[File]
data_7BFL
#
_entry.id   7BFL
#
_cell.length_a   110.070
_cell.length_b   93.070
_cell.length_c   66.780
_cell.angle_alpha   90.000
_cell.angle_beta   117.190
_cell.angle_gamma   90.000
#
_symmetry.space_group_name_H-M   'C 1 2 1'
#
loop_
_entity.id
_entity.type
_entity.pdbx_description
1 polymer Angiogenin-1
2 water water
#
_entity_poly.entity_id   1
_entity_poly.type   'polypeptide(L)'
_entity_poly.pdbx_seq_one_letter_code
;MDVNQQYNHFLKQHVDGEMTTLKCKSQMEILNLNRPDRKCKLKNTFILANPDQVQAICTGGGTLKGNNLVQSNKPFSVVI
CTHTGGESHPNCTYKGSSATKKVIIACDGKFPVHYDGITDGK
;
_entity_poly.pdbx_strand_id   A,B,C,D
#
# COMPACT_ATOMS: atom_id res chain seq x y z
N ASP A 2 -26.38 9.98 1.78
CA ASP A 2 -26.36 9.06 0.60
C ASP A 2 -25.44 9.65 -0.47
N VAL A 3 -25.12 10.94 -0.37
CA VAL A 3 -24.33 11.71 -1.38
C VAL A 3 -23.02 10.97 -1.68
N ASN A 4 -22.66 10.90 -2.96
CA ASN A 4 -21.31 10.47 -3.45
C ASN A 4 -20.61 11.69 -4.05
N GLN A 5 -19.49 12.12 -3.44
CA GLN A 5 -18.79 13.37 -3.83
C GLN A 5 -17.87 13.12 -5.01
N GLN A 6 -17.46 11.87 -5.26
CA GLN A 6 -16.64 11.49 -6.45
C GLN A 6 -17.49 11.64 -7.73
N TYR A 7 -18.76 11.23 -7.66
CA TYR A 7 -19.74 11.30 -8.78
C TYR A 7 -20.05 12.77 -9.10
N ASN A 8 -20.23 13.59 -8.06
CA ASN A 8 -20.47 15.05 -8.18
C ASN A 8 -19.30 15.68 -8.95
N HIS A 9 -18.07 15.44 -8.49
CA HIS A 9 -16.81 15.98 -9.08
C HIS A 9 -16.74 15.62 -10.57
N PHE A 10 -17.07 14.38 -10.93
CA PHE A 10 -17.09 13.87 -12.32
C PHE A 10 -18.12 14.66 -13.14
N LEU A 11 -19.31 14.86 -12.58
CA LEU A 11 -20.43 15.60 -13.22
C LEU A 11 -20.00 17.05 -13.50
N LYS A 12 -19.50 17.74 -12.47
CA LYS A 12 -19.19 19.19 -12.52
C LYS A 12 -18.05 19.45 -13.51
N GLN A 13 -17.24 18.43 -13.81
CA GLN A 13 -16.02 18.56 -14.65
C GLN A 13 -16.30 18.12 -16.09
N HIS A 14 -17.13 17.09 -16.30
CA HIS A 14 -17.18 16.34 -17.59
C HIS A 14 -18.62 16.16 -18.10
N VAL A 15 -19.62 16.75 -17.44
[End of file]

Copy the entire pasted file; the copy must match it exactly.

data_7BFL
#
_entry.id   7BFL
#
_cell.length_a   110.070
_cell.length_b   93.070
_cell.length_c   66.780
_cell.angle_alpha   90.000
_cell.angle_beta   117.190
_cell.angle_gamma   90.000
#
_symmetry.space_group_name_H-M   'C 1 2 1'
#
loop_
_entity.id
_entity.type
_entity.pdbx_description
1 polymer Angiogenin-1
2 water water
#
_entity_poly.entity_id   1
_entity_poly.type   'polypeptide(L)'
_entity_poly.pdbx_seq_one_letter_code
;MDVNQQYNHFLKQHVDGEMTTLKCKSQMEILNLNRPDRKCKLKNTFILANPDQVQAICTGGGTLKGNNLVQSNKPFSVVI
CTHTGGESHPNCTYKGSSATKKVIIACDGKFPVHYDGITDGK
;
_entity_poly.pdbx_strand_id   A,B,C,D
#
# COMPACT_ATOMS: atom_id res chain seq x y z
N ASP A 2 -26.38 9.98 1.78
CA ASP A 2 -26.36 9.06 0.60
C ASP A 2 -25.44 9.65 -0.47
N VAL A 3 -25.12 10.94 -0.37
CA VAL A 3 -24.33 11.71 -1.38
C VAL A 3 -23.02 10.97 -1.68
N ASN A 4 -22.66 10.90 -2.96
CA ASN A 4 -21.31 10.47 -3.45
C ASN A 4 -20.61 11.69 -4.05
N GLN A 5 -19.49 12.12 -3.44
CA GLN A 5 -18.79 13.37 -3.83
C GLN A 5 -17.87 13.12 -5.01
N GLN A 6 -17.46 11.87 -5.26
CA GLN A 6 -16.64 11.49 -6.45
C GLN A 6 -17.49 11.64 -7.73
N TYR A 7 -18.76 11.23 -7.66
CA TYR A 7 -19.74 11.30 -8.78
C TYR A 7 -20.05 12.77 -9.10
N ASN A 8 -20.23 13.59 -8.06
CA ASN A 8 -20.47 15.05 -8.18
C ASN A 8 -19.30 15.68 -8.95
N HIS A 9 -18.07 15.44 -8.49
CA HIS A 9 -16.81 15.98 -9.08
C HIS A 9 -16.74 15.62 -10.57
N PHE A 10 -17.07 14.38 -10.93
CA PHE A 10 -17.09 13.87 -12.32
C PHE A 10 -18.12 14.66 -13.14
N LEU A 11 -19.31 14.86 -12.58
CA LEU A 11 -20.43 15.60 -13.22
C LEU A 11 -20.00 17.05 -13.50
N LYS A 12 -19.50 17.74 -12.47
CA LYS A 12 -19.19 19.19 -12.52
C LYS A 12 -18.05 19.45 -13.51
N GLN A 13 -17.24 18.43 -13.81
CA GLN A 13 -16.02 18.56 -14.65
C GLN A 13 -16.30 18.12 -16.09
N HIS A 14 -17.13 17.09 -16.30
CA HIS A 14 -17.18 16.34 -17.59
C HIS A 14 -18.62 16.16 -18.10
N VAL A 15 -19.62 16.75 -17.44